Feature Engineering | Applied Machine Learning, Part 1
From the series: Applied Machine Learning
Explore how to perform feature engineering, a technique for transforming raw data into features that are suitable for a machine learning algorithm.
Feature engineering starts with your best guess about what features might influence the action you’re trying to predict. After that, it’s an iterative process where you create new features, add them to your model, and see if your results have improved.
This video provides a high-level overview of the topic, and it uses several examples to illustrate basic principles behind feature engineering and established ways for extracting features from signals, text, and images.
Machine learning algorithms don’t always work so well on raw data. Part of our jobs as engineers and scientists is to transform the raw data to make the behavior of the system more obvious to the machine learning algorithm. This is called feature engineering.
Feature engineering starts with your best guess about what features might influence the thing you’re trying to predict. After that, it’s an iterative process where you create new features, add them to your model, and see if the result improved.
Let’s take a simple example where we want to predict whether a flight is going to be delayed or not.
In the raw data, we have information such as the month of the flight, the destination, and the day of the week.
If I fit a decision tree just to this data, I’ll get an accuracy of 70%. What else could we calculate from this data that might help improve our predictions?
Well, how about the number of flights per day? There are more flights on some days than others, which may mean they’re more likely to be delayed.
I already have this feature from my dataset in the app, so let’s add it and retrain the model. You can see the model accuracy improved to 74%. Not bad for just adding a feature.
Feature engineering is often referred to as a creative process, more of an art than a science. There’s no correct way to do it, but if you have domain expertise and a solid understanding of the data, you’ll be in a good position to perform feature engineering. As you’ll see later, techniques used for feature engineering are things you may already be familiar with, but you might not have thought about them in this context before.
Let’s see another example that’s a bit more interesting. Here, we’re trying to predict whether a heart is behaving normally or abnormally by classifying the sounds it makes.
The sounds come in the form of audio signals. Rather than training on the raw signals, we can engineer features and then use those values to train a model.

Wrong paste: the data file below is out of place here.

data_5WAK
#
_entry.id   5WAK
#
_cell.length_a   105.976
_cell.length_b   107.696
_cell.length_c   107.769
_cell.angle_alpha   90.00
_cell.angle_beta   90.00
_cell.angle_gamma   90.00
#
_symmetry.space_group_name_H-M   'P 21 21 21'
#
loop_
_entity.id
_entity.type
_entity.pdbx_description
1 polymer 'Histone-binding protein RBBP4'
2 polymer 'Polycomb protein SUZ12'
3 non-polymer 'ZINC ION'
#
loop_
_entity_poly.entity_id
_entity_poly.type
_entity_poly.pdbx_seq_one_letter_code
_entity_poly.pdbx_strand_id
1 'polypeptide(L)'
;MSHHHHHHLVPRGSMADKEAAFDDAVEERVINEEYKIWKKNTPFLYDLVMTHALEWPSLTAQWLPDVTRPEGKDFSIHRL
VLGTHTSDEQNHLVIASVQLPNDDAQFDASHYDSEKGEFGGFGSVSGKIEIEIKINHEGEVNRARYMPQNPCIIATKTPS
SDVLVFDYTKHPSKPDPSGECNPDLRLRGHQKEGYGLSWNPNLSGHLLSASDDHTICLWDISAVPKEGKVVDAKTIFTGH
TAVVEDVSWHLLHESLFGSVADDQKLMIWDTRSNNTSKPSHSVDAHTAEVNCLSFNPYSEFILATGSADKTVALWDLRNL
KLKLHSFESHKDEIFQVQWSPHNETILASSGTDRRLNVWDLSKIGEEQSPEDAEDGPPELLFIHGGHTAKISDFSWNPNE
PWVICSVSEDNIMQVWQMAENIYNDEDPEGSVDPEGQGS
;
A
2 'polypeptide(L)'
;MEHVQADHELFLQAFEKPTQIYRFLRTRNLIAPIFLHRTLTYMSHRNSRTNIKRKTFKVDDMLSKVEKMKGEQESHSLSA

Recently, deep learning approaches are becoming popular, as they require less manual feature engineering. Instead, the features are learned as part of the training process. While this has often shown very promising results, deep learning models require more data, take longer to train, and the resulting model is typically less interpretable than if you were to manually engineer the features.
The features we used to classify heart sounds come from the signal processing field. We calculated things such as skewness, kurtosis, and dominant frequencies. These calculations extract characteristics that make it easier for the model to distinguish between an abnormal heart sound and a normal one.
So what other features do people use? Many use traditional statistical techniques like mean, median, and mode, as well as basic things like counting the number of times something happens.
Lots of data has a timestamp associated with it. There are a number of features you can extract from a timestamp that might improve model performance. What was the month, or day of week, or hour of the day? Was it a weekend or a holiday? Such features play a big role in determining human behavior, for example, if you were trying to predict how much electricity people use.
Another class of feature engineering has to do with text data. Counting the number of times certain words occur in a text is one technique, which is often combined with normalization techniques like term-frequency-inverse-document-frequency. Word2vec, in which words are converted to a high-dimensional vector representation, is another popular feature engineering technique for text.
The last class of techniques I’ll talk about has to do with images. Images contain lots of information, so you often need to extract the important parts. Traditional techniques calculate the histogram of colors or apply transforms such as the Haar wavelet. More recently, researchers have started using convolutional neural networks to extract features from images.
Depending on the type of data you’re working with, it may make sense to use a variety of the techniques we’ve discussed. Feature engineering is a trial and error process. The only way to know if a feature is any good is to add it to a model and check if it improves the results.
To wrap up, that was a brief explanation of feature engineering. We have many more examples on our site, so check them out.
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